The United States’ brief argues that both of these grounds were in error, for essentially the same reason. Both grounds involve not an evaluation of the characteristics of the Baptist Church of the Westside and how it wishes to worship and use its property, but rather involve attributes the city and state have decided to ascribe to churches as a category. While some churches have or wish to have schools and parsonages, and therefore might look favorably on this zoning scheme, this church simply wishes to have an assembly in the commercial district and be treated as well as secular assemblies like clubs, lodges, and assembly halls. Similarly, some churches may like the law that prevents liquor and pornography from being sold nearby. But this church simply wants, as is its right under RLUIPA, to be treated the same as clubs, lodges, and other secular assemblies in the commercial district. As the United States brief argues: “However well-meaning the State and City might have been in enacting these laws does not alter the conclusion that what they have actually done is treat the Church less favorably than nonreligious assemblies in violation of RLUIPA.” The brief thus asks the Seventh Circuit to reverse the trial court and hold that the church has shown that it is likely to succeed on its claim.
Seventh Circuit Dismisses Challenge to Boy Scout Jamboree at Fort A.P. Hill
On April 4, the United States Court of Appeals for the Seventh Circuit dismissed a constitutional challenge to the United States allowing the Boy Scouts to hold their Jamboree at Fort A.P. Hill in Virginia and providing logistical support and activities at the Jamboree. In Winkler v. Gates, a federal trial court in Chicago held in 2005 that allowing the Boy Scouts to use Fort A.P. Hill and providing logistical support and activities at the Jamboree violated the First Amendment’s bar on government establishment of religion.
Five Illinois residents sued the Secretary of Defense and others, claiming the Boy Scouts is a religious organization, and therefore the military’s support of the Jamboree violates the Establishment Clause. Pursuant to statute, the United States permits the Boy Scouts to hold the Jamboree at Fort A.P. Hill every four years, and the military provides support such as constructing temporary bathrooms and tent cities. The military also sponsors a number of events at the Jamboree, including band performances, fly-overs, and displays of military equipment.
In its decision on April 4, the Seventh Circuit held that the case must be dismissed because the plaintiffs did not have standing to bring the suit.
As most recently reported in Volume 22 of Religious Freedom in Focus, the Civil Rights Division filed a friend-of-the-court brief in a similar challenge to the Boy Scouts’ use of public property in San Diego. In Barnes-Wallace v. Boy Scouts of America, several San Diego residents claimed that San Diego’s lease of parkland to the Boy Scouts to operate a campground and an aquatic center violated the Establishment Clause of the First Amendment. As in Winkler, a federal trial court ruled that because of the inclusion of duty to God in the Boy Scout oath and related religious elements, the leases violated the Establishment Clause. The Boy Scouts appealed, and the United States filed a brief arguing that the Boy Scouts was not a religious organization under the Establishment Clause and that the leases did not violate the Constitution. A three-judge panel of the United States Court of Appeals for the Ninth Circuit did not reach the federal constitutional issues but certified questions of state law involved in the case to the California Supreme Court. A dissenting judge argued that the entire case should be dismissed because the plaintiffs lacked standing to sue. The Boy Scouts moved for rehearing by the en banc court. That motion is currently pending.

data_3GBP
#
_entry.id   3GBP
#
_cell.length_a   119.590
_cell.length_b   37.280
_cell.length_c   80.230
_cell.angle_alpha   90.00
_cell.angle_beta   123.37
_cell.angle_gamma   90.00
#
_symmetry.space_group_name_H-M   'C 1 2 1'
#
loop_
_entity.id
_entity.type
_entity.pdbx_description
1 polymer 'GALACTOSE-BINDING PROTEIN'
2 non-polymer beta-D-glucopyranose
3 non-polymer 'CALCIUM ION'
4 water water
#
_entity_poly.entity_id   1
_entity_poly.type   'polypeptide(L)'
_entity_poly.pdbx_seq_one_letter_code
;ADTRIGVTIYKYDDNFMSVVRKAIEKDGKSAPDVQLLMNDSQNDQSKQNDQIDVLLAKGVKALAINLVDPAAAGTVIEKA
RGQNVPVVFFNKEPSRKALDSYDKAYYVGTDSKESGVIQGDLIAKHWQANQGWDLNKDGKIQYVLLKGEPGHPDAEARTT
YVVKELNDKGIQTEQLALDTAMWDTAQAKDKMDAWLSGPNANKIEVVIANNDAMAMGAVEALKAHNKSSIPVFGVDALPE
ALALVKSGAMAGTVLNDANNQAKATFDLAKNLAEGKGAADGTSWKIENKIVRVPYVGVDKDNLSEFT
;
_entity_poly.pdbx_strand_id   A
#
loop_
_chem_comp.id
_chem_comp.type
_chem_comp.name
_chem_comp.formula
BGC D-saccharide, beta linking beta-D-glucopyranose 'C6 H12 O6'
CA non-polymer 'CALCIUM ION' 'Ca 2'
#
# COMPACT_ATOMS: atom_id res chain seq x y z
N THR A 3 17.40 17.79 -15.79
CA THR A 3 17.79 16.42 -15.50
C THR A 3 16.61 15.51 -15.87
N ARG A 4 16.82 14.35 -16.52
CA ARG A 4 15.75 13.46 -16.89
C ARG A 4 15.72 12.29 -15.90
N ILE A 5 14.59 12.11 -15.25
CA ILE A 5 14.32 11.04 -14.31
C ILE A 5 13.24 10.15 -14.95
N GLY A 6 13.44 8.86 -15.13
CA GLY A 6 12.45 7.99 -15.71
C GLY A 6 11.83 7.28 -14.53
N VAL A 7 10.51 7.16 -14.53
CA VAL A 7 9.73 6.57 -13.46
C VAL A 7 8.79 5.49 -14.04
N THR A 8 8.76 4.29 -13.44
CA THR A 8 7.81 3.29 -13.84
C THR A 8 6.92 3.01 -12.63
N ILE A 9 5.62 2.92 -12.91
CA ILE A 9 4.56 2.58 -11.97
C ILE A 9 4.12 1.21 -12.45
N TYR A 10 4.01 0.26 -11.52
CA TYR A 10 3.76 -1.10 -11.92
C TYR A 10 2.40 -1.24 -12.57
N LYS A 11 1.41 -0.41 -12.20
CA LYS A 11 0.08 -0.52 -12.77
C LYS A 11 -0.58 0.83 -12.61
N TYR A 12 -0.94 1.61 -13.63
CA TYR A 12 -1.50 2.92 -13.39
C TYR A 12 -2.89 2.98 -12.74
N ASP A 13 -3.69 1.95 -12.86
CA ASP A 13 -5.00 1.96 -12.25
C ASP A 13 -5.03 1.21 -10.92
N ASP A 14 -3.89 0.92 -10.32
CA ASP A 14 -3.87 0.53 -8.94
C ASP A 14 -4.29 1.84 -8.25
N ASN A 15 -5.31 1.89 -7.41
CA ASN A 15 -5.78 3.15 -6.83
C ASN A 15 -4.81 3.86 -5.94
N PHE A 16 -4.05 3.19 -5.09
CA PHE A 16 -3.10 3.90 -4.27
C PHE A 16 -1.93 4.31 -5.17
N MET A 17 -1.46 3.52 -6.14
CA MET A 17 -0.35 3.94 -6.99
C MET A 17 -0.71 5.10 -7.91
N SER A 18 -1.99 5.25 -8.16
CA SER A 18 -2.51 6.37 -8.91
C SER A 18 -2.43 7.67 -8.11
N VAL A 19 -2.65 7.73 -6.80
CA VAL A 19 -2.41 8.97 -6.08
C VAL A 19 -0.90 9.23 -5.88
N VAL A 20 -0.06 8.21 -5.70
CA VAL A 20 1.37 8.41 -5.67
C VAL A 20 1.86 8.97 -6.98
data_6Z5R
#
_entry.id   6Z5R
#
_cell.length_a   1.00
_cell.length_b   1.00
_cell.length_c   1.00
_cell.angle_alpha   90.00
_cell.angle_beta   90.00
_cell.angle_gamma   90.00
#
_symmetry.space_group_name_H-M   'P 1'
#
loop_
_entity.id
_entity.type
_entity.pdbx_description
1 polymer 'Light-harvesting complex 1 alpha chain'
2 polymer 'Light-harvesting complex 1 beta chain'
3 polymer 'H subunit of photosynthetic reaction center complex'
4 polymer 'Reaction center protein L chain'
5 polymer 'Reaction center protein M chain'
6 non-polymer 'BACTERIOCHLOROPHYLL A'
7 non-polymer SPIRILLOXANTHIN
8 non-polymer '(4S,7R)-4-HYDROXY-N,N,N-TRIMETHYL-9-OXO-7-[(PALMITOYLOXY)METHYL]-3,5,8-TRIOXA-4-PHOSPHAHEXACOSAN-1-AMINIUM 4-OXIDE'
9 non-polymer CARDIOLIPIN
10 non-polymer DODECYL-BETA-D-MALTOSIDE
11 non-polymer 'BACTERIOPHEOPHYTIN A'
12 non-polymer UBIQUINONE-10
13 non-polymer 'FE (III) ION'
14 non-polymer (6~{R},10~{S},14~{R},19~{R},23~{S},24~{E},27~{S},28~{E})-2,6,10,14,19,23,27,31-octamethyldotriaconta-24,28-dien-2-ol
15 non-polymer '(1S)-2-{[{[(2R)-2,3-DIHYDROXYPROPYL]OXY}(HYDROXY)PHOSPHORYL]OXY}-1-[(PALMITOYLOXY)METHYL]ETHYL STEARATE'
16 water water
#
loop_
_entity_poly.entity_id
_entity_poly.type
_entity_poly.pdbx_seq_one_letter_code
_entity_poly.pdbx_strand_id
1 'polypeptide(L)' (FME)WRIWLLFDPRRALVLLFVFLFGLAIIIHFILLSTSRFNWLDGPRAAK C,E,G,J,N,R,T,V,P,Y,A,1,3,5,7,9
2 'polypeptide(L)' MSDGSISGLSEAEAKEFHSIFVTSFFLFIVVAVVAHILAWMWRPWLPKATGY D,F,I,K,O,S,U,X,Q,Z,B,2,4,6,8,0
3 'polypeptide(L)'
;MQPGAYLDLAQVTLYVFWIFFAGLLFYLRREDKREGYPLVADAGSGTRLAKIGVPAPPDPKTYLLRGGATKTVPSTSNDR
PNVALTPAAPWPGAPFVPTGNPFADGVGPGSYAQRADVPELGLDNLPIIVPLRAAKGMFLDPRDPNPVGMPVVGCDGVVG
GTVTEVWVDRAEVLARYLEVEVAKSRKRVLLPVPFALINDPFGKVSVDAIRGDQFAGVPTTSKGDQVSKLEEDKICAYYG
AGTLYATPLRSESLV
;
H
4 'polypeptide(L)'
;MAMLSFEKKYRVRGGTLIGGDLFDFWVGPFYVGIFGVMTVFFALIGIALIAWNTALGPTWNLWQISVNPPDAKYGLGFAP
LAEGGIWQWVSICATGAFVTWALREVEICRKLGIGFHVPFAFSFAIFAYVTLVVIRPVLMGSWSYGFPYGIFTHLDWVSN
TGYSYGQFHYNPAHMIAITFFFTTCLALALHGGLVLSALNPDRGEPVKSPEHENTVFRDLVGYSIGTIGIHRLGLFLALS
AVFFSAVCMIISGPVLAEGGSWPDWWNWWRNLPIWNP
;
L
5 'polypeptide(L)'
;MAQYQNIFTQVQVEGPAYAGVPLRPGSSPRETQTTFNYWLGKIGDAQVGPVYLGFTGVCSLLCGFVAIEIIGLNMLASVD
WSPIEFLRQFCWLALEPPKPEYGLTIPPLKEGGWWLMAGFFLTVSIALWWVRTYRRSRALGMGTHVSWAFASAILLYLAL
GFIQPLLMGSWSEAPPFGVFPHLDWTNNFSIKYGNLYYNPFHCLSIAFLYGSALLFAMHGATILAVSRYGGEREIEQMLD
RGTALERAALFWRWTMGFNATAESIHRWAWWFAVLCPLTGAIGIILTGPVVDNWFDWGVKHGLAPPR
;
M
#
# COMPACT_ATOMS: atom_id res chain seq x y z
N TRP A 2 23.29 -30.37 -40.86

Tampa Seminar Draws Diverse Audience
On April 25, the Department of Justice held its second seminar on Federal Laws Protecting Religious Freedom at the U.S. Attorney’s office in Tampa, Florida. This seminar series is part of the Attorney General’s First Freedom Project, which highlights the Department’s work enforcing laws against religious discrimination, criminal laws against interference with religious exercise and attacks on religious institutions and individuals, and other laws protecting religious freedom.
The seminar featured a welcome by Robert A. Mosakowski, chief of the Tampa Division
of the United States Attorney’s Office for the Middle District of Florida. Special Counsel for Religious Discrimination Eric Treene and Steven Rosenbaum, Chief of the Civil Rights Division’s Housing and Civil Enforcement Section, made presentations on civil laws protecting religious freedom, including laws against discrimination in education, employment, housing, public facilities, and public accommodations, as well as the Religious Land Use and Institutionalized Persons Act of 2000 (RLUIPA). Mark Kappelhoff, Chief of the Civil Rights Division’s Criminal Section, discussed federal laws criminalizing threats and violence against houses of worship and individuals based on religion, and Sara Oates from the FBI Tampa Field Office discussed how the FBI investigates these types of crimes and how to file complaints.
The seminar was attended by attorneys, community and religious leaders, and local government officials from Florida, Georgia, and Alabama. The next seminar will be held May 10 in Seattle, Washington. More information about the seminar series is available at www.FirstFreedom.gov.
United States Department of Justice
Civil Rights Division